John Mosey – Where is God when disaster strikes?

For us Christmas 1988 has become the watershed which separates all the events and memories of our lives. The first emotion I remember as I turned on the TV at 9pm on 21 December was one of sympathy, for the passengers, crew, and the people of the small Scottish town of Lockerbie. My sixteen-year-old son, Marcus, sat on the sofa while Lisa, my wife, perched on the arm and I stood beside her. “The poor people!” I remember someone saying. Then they began to give details – “Pan-Am flight 103, flying from London to New York, has exploded above the Scottish border at about three minutes past seven.”

“That’s Helga’s flight!” burst from Lisa’s lips. Even though I had checked her luggage in at the Pan-Am desk only a few hours earlier, the possibility of such a thing happening to our daughter just hadn’t crossed my mind. These things happen to others; we are normally observers of other people’s tragedies. You can imagine the stunned silence which followed as the unthinkable slowly expanded, filling not only our minds but every nerve and cell of our bodies.

“No! No! No! No!” broke the silence as Marcus screamed at the screen. “Helga, Helga, Helga” quietly, almost silently, managed to escape from somewhere deep-down inside my wife. I stood as if dumb; my tongue unable to articulate at all.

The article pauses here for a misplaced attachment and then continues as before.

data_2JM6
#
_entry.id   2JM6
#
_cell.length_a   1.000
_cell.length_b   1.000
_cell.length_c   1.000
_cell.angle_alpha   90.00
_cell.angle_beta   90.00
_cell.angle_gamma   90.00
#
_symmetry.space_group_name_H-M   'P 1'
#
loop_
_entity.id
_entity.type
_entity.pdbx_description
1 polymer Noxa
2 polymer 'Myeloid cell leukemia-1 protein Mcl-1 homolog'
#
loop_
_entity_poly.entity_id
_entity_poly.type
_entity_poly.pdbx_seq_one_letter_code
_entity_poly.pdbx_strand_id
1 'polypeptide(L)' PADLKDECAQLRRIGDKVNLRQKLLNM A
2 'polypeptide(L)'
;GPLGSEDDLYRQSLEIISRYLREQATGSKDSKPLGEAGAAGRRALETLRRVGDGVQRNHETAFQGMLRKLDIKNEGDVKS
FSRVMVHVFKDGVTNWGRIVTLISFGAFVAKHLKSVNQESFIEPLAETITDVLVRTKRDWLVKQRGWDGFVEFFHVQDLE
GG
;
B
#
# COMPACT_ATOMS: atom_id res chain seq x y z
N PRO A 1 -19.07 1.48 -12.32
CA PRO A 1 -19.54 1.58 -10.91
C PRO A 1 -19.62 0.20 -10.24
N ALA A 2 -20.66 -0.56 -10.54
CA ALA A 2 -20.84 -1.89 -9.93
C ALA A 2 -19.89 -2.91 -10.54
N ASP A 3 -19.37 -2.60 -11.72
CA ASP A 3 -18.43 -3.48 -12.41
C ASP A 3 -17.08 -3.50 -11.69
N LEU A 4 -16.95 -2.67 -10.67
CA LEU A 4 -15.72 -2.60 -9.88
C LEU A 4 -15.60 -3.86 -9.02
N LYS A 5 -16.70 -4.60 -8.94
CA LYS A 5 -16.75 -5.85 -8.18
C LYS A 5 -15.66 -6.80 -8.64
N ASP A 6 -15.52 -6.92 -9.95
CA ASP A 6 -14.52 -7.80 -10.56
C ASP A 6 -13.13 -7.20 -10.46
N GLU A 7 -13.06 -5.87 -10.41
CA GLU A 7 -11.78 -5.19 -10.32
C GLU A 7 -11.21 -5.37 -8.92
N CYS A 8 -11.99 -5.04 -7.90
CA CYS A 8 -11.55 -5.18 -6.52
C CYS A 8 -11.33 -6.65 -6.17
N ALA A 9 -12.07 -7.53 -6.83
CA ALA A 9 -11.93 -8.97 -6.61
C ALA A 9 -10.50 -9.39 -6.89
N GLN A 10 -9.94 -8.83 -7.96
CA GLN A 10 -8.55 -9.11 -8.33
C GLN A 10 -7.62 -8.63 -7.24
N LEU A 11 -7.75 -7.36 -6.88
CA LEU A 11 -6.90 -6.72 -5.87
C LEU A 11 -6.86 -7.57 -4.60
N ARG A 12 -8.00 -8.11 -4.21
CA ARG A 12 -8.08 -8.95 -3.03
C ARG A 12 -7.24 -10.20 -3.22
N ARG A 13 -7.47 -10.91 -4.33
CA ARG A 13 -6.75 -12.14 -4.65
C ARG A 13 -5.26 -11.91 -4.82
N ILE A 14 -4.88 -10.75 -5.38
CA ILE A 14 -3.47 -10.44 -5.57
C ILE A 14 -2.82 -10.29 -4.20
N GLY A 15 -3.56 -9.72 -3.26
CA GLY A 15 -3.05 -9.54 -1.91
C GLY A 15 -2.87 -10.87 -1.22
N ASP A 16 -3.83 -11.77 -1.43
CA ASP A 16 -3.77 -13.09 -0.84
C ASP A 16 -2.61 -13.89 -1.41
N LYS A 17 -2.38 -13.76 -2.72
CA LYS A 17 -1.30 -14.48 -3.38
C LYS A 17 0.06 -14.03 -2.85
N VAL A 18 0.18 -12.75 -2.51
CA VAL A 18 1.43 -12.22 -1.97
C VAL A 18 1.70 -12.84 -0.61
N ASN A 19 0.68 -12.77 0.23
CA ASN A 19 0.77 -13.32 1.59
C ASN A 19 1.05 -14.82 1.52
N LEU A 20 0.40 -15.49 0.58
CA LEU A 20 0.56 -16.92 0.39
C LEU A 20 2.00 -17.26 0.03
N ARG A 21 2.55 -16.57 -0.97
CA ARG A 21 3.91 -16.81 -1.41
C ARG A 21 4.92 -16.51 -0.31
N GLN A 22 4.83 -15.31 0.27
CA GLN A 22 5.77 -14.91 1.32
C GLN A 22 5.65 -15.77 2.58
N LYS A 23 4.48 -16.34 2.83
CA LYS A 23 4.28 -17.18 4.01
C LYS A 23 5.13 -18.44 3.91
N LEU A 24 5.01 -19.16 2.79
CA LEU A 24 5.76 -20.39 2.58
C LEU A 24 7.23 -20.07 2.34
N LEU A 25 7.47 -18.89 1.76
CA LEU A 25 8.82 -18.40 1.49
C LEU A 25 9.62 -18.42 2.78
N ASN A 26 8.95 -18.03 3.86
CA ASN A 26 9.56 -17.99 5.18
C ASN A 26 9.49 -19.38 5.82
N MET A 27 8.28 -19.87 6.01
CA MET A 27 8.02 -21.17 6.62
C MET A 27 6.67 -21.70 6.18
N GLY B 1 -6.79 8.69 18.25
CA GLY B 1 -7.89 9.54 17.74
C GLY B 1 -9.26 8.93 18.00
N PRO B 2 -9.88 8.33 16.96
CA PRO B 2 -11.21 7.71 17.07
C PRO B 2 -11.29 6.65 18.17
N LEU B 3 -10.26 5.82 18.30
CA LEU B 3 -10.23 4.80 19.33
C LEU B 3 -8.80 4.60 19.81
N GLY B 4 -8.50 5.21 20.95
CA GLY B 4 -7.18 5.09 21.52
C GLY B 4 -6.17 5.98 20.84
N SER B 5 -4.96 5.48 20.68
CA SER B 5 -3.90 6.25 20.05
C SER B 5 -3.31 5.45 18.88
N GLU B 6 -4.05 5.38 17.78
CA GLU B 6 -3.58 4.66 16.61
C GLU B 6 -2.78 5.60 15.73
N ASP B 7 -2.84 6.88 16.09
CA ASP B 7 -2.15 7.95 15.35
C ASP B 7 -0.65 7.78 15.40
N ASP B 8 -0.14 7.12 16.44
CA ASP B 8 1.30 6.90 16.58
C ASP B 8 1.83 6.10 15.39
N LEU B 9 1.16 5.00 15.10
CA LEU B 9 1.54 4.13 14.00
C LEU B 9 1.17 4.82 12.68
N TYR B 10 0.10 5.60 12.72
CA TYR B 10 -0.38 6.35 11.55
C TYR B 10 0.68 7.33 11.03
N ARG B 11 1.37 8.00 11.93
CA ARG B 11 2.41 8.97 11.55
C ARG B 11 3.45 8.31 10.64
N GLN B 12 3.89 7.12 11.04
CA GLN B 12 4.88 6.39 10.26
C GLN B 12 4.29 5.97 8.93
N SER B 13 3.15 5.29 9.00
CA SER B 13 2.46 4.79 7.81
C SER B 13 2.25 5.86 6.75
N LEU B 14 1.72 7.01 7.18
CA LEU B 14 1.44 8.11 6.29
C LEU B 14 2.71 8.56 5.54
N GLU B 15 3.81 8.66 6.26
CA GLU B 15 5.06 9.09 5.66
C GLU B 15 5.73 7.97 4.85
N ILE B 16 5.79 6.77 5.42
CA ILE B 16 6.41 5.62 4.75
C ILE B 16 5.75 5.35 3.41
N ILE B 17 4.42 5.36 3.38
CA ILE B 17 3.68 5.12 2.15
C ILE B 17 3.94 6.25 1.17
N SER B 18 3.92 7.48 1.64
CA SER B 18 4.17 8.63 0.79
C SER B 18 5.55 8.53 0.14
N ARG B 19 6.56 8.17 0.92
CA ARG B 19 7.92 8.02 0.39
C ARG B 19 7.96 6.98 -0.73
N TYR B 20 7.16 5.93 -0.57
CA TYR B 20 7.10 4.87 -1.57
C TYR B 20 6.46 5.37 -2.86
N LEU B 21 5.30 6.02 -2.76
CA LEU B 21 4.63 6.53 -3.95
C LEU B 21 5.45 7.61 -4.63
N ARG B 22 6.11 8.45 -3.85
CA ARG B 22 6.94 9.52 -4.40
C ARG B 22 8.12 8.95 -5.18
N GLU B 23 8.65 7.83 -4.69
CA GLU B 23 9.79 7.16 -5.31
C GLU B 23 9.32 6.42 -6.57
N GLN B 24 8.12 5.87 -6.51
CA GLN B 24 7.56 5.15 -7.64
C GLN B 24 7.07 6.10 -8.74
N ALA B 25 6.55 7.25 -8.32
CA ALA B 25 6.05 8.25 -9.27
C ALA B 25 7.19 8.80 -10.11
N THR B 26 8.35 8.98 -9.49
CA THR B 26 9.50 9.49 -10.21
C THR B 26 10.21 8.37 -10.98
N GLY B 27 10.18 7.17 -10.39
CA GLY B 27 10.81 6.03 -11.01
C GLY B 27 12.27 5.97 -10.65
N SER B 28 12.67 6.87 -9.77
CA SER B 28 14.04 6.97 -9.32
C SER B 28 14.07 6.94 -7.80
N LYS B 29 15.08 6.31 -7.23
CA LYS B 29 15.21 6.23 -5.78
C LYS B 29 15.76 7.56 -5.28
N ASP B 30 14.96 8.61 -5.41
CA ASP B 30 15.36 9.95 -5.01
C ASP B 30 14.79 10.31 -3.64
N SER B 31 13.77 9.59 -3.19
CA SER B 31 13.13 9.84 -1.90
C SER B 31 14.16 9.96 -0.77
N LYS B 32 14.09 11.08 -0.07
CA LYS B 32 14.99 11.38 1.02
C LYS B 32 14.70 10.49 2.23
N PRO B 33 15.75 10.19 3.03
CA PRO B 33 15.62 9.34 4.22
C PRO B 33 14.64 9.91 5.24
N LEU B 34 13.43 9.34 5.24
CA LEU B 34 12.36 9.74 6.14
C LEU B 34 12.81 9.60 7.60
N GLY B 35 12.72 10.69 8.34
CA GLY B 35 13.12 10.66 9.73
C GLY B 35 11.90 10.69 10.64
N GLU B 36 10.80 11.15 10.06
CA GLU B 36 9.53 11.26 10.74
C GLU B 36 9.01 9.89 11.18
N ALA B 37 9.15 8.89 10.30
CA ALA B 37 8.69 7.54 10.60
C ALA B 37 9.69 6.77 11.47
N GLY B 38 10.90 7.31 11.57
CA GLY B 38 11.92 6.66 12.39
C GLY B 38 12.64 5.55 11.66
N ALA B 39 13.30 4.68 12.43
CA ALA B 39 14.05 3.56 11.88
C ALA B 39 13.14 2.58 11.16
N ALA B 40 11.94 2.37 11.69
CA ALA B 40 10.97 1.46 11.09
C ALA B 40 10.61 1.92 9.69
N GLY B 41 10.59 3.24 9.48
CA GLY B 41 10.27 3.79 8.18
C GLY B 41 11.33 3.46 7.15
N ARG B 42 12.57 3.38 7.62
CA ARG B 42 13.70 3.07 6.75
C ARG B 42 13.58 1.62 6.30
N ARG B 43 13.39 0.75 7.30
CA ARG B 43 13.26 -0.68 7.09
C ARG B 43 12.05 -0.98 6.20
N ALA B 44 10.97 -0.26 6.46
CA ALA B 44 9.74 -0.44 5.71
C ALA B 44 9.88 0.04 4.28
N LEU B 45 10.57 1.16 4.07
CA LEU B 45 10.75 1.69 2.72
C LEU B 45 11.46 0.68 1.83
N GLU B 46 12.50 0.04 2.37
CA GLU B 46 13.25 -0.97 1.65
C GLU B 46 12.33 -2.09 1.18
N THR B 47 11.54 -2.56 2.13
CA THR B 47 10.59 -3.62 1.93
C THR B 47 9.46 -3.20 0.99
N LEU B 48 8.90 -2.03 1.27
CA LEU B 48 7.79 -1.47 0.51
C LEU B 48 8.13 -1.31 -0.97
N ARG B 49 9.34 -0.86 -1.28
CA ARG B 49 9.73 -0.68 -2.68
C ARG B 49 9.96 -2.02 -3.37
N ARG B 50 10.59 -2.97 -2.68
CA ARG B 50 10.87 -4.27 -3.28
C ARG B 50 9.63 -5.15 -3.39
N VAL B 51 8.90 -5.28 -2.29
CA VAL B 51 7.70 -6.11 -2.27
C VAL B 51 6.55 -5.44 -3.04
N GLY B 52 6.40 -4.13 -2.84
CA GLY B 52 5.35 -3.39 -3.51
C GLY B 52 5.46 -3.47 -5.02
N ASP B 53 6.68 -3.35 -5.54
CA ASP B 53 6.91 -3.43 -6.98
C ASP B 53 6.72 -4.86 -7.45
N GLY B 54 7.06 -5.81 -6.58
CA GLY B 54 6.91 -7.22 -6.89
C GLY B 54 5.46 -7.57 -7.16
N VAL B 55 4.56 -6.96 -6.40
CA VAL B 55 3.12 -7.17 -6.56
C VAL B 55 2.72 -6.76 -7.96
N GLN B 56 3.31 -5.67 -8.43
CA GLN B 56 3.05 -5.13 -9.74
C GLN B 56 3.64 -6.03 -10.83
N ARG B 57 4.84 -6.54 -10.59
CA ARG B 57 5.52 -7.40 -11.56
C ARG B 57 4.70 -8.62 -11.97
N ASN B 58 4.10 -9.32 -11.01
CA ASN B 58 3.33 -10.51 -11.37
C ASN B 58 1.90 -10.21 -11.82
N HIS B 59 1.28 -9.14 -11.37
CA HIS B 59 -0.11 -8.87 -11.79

“Pan-Am Flight 103 has exploded”… the unthinkable slowly expanded, filling not only our minds but every nerve and cell of our bodies… That’s Helga’s flight.

By day two there were already rumours that a terrorist bomb might have been the cause of the disaster and some of the relatives were howling for blood. When one early interviewer asked how we felt about it we said that we readily forgave whoever was responsible. “How can you forgive animals like that?” was the interviewer’s response. While I was trying to formulate a reply Lisa cut in. “Well, sir, Jesus said that if we don’t forgive those who hurt us God will not forgive us. We are also sinners and are trusting God for forgiveness through the blood of Jesus Christ. Sir, we just dare not play such foolish games as not forgiving.”

I was still wondering at my wife’s answer when he shot another question at me. “Has this not destroyed your faith?” To this day I am amazed at how readily the words came and how inspired they were. “Well,” I said, “This is where we prove whether what we have preached and said we believed for most of our lives is real, or whether it is just a game.”

During the past twenty-two years we have found the grace and love of God and the strength that he gives to be more real than we had ever dared believe.

Andy Christofides interviewing John Mosey